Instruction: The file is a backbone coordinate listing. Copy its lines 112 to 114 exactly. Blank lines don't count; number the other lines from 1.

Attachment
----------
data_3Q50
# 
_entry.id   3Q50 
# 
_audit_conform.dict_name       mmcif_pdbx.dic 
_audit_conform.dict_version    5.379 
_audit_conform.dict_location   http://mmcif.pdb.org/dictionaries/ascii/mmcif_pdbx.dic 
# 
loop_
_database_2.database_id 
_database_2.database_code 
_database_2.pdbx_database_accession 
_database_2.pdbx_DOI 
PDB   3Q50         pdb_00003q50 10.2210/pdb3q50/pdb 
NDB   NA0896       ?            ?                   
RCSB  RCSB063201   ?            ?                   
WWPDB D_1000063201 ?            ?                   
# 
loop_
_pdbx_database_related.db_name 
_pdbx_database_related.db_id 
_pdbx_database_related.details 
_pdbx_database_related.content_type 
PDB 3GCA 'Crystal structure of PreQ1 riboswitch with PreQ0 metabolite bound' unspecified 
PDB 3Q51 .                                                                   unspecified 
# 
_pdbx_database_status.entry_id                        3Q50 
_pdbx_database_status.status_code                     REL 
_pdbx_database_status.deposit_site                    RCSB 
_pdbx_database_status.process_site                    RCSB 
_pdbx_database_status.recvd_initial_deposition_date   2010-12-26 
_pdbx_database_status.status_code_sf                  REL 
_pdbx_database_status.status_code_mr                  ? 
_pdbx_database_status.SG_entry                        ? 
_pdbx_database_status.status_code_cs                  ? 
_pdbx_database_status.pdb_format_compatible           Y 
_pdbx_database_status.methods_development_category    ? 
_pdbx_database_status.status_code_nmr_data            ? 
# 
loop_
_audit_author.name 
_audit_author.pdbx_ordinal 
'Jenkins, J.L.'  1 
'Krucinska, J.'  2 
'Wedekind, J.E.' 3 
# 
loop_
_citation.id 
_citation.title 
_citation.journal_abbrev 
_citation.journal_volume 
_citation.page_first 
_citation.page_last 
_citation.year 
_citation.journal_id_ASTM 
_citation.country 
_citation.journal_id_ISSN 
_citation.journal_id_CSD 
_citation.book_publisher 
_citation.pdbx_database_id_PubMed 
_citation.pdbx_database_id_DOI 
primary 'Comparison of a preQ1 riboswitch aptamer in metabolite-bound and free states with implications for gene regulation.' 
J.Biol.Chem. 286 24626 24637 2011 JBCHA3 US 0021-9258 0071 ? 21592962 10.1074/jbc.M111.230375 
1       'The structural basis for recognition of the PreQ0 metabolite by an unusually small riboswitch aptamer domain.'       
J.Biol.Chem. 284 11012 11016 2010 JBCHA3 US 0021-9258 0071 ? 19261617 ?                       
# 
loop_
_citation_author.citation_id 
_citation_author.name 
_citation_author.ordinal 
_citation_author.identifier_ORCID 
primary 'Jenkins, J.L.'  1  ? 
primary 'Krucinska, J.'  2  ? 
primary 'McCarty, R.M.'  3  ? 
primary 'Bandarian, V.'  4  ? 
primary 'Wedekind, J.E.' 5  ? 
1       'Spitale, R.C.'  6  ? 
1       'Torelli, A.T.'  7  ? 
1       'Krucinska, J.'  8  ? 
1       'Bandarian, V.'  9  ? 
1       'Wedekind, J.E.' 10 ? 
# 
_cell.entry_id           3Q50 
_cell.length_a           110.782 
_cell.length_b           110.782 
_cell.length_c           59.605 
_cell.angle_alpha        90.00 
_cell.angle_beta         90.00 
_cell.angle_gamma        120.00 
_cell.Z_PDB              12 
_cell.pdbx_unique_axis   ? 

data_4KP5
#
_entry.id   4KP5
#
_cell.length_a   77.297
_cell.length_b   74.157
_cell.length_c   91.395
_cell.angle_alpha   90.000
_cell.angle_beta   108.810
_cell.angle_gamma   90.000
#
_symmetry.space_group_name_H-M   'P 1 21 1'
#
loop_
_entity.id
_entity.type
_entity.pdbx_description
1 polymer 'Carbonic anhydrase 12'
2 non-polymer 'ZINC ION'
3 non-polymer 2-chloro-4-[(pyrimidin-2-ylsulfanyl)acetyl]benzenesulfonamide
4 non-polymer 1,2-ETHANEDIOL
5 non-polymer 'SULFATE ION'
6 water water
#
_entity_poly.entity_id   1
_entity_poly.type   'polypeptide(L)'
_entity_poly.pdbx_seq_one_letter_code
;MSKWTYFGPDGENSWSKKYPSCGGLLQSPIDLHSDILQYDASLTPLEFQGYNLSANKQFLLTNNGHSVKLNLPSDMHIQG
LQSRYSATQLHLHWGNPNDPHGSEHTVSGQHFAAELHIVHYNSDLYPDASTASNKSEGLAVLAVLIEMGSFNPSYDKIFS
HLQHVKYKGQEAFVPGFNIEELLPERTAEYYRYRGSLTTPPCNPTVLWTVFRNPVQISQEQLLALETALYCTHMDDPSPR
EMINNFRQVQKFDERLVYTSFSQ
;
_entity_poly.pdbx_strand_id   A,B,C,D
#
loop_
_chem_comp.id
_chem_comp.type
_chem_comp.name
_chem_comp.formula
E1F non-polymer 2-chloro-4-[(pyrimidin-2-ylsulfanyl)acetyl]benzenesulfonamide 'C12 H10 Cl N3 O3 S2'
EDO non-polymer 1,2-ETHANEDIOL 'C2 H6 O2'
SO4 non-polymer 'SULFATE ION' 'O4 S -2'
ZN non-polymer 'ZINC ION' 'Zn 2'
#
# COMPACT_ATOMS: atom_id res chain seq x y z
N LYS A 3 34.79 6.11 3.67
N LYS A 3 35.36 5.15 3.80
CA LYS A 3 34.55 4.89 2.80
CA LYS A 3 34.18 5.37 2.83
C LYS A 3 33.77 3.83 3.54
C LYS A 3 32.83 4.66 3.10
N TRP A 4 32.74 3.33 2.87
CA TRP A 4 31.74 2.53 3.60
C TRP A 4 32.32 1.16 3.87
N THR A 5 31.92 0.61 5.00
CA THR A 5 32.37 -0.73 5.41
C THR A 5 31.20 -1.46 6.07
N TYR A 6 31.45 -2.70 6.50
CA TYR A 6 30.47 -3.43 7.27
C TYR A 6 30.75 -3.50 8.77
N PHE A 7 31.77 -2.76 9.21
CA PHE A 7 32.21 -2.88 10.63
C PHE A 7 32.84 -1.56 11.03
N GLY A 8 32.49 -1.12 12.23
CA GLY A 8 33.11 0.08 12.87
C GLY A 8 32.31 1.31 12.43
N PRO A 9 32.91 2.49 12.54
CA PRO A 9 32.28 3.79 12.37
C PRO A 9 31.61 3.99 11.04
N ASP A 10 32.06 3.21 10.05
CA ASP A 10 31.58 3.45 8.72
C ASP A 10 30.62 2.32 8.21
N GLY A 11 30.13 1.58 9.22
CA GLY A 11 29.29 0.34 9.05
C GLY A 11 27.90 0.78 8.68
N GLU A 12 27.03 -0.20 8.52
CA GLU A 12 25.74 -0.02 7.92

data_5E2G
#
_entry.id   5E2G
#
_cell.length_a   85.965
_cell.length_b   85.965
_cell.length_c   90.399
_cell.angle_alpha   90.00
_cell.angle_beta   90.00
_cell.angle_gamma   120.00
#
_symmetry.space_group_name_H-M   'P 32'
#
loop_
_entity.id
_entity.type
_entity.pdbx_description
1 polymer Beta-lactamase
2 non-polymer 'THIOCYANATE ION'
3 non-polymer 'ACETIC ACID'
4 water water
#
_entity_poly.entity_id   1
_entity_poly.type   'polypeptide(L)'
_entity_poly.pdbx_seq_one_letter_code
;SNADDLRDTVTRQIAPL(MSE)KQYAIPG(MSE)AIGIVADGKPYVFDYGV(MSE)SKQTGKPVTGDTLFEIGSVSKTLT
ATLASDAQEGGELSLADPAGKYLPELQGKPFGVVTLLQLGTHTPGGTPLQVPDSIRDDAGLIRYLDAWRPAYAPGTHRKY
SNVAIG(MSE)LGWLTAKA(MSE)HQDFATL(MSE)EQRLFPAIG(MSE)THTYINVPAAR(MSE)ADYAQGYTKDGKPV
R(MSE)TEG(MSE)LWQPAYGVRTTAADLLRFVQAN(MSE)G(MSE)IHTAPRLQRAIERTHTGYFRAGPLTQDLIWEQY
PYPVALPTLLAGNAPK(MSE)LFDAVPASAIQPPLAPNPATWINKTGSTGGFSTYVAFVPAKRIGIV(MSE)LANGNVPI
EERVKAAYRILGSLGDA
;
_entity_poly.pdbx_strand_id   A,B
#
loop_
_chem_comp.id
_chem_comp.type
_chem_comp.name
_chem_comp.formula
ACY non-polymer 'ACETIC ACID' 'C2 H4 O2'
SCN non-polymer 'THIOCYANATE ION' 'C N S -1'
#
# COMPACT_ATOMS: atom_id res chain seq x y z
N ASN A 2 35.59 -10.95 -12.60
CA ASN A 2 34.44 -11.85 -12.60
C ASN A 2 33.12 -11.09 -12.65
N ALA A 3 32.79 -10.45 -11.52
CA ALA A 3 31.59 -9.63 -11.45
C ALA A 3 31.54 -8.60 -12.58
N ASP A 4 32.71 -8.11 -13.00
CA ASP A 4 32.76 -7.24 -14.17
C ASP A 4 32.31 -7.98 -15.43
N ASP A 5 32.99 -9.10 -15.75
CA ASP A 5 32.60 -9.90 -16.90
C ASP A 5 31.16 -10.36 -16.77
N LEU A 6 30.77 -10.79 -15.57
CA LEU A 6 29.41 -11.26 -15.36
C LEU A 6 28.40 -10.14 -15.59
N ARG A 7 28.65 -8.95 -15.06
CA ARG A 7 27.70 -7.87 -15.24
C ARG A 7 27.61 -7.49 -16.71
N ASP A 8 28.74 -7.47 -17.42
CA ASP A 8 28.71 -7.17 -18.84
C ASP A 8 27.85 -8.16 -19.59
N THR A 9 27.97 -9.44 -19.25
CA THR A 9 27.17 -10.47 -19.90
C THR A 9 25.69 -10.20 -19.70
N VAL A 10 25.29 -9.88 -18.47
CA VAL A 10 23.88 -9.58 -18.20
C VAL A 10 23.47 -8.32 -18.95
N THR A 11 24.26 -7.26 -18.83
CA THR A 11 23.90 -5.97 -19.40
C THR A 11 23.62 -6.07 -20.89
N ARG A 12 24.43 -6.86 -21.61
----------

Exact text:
4 non-polymer 1,2-ETHANEDIOL
5 non-polymer 'SULFATE ION'
6 water water